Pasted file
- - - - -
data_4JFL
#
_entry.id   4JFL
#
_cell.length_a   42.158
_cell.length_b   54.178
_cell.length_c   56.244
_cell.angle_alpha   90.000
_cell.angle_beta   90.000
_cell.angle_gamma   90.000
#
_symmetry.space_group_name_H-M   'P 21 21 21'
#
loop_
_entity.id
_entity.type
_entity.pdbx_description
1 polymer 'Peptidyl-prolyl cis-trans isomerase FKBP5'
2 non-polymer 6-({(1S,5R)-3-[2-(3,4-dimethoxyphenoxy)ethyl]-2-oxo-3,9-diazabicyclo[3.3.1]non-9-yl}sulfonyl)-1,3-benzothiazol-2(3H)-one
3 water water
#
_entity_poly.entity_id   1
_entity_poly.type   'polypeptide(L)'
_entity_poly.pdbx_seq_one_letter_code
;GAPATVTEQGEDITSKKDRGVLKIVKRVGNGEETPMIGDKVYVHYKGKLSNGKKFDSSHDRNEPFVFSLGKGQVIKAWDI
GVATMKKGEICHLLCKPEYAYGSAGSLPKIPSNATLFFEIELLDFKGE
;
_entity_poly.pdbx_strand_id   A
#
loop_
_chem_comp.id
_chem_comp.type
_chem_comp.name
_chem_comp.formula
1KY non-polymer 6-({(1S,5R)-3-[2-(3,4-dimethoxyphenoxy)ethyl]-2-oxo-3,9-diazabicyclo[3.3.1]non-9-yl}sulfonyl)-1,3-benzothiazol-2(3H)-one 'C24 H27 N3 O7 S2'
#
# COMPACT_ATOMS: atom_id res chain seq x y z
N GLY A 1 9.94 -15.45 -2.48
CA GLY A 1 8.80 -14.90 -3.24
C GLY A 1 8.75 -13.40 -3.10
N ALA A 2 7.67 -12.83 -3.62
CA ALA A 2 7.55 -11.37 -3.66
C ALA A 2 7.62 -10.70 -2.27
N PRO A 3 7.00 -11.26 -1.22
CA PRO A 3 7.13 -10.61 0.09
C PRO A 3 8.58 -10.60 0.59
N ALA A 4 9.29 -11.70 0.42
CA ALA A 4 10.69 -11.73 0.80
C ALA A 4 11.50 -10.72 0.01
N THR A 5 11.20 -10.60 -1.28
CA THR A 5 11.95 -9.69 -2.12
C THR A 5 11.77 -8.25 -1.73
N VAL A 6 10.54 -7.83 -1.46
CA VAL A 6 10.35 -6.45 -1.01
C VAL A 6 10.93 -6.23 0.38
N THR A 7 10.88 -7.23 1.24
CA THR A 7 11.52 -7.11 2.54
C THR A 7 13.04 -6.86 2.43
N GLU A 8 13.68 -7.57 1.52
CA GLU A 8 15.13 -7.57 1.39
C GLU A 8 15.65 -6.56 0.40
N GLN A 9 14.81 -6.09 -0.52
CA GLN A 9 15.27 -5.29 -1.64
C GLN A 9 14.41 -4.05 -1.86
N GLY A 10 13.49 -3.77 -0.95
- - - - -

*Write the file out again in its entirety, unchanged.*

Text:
data_4JFL
#
_entry.id   4JFL
#
_cell.length_a   42.158
_cell.length_b   54.178
_cell.length_c   56.244
_cell.angle_alpha   90.000
_cell.angle_beta   90.000
_cell.angle_gamma   90.000
#
_symmetry.space_group_name_H-M   'P 21 21 21'
#
loop_
_entity.id
_entity.type
_entity.pdbx_description
1 polymer 'Peptidyl-prolyl cis-trans isomerase FKBP5'
2 non-polymer 6-({(1S,5R)-3-[2-(3,4-dimethoxyphenoxy)ethyl]-2-oxo-3,9-diazabicyclo[3.3.1]non-9-yl}sulfonyl)-1,3-benzothiazol-2(3H)-one
3 water water
#
_entity_poly.entity_id   1
_entity_poly.type   'polypeptide(L)'
_entity_poly.pdbx_seq_one_letter_code
;GAPATVTEQGEDITSKKDRGVLKIVKRVGNGEETPMIGDKVYVHYKGKLSNGKKFDSSHDRNEPFVFSLGKGQVIKAWDI
GVATMKKGEICHLLCKPEYAYGSAGSLPKIPSNATLFFEIELLDFKGE
;
_entity_poly.pdbx_strand_id   A
#
loop_
_chem_comp.id
_chem_comp.type
_chem_comp.name
_chem_comp.formula
1KY non-polymer 6-({(1S,5R)-3-[2-(3,4-dimethoxyphenoxy)ethyl]-2-oxo-3,9-diazabicyclo[3.3.1]non-9-yl}sulfonyl)-1,3-benzothiazol-2(3H)-one 'C24 H27 N3 O7 S2'
#
# COMPACT_ATOMS: atom_id res chain seq x y z
N GLY A 1 9.94 -15.45 -2.48
CA GLY A 1 8.80 -14.90 -3.24
C GLY A 1 8.75 -13.40 -3.10
N ALA A 2 7.67 -12.83 -3.62
CA ALA A 2 7.55 -11.37 -3.66
C ALA A 2 7.62 -10.70 -2.27
N PRO A 3 7.00 -11.26 -1.22
CA PRO A 3 7.13 -10.61 0.09
C PRO A 3 8.58 -10.60 0.59
N ALA A 4 9.29 -11.70 0.42
CA ALA A 4 10.69 -11.73 0.80
C ALA A 4 11.50 -10.72 0.01
N THR A 5 11.20 -10.60 -1.28
CA THR A 5 11.95 -9.69 -2.12
C THR A 5 11.77 -8.25 -1.73
N VAL A 6 10.54 -7.83 -1.46
CA VAL A 6 10.35 -6.45 -1.01
C VAL A 6 10.93 -6.23 0.38
N THR A 7 10.88 -7.23 1.24
CA THR A 7 11.52 -7.11 2.54
C THR A 7 13.04 -6.86 2.43
N GLU A 8 13.68 -7.57 1.52
CA GLU A 8 15.13 -7.57 1.39
C GLU A 8 15.65 -6.56 0.40
N GLN A 9 14.81 -6.09 -0.52
CA GLN A 9 15.27 -5.29 -1.64
C GLN A 9 14.41 -4.05 -1.86
N GLY A 10 13.49 -3.77 -0.95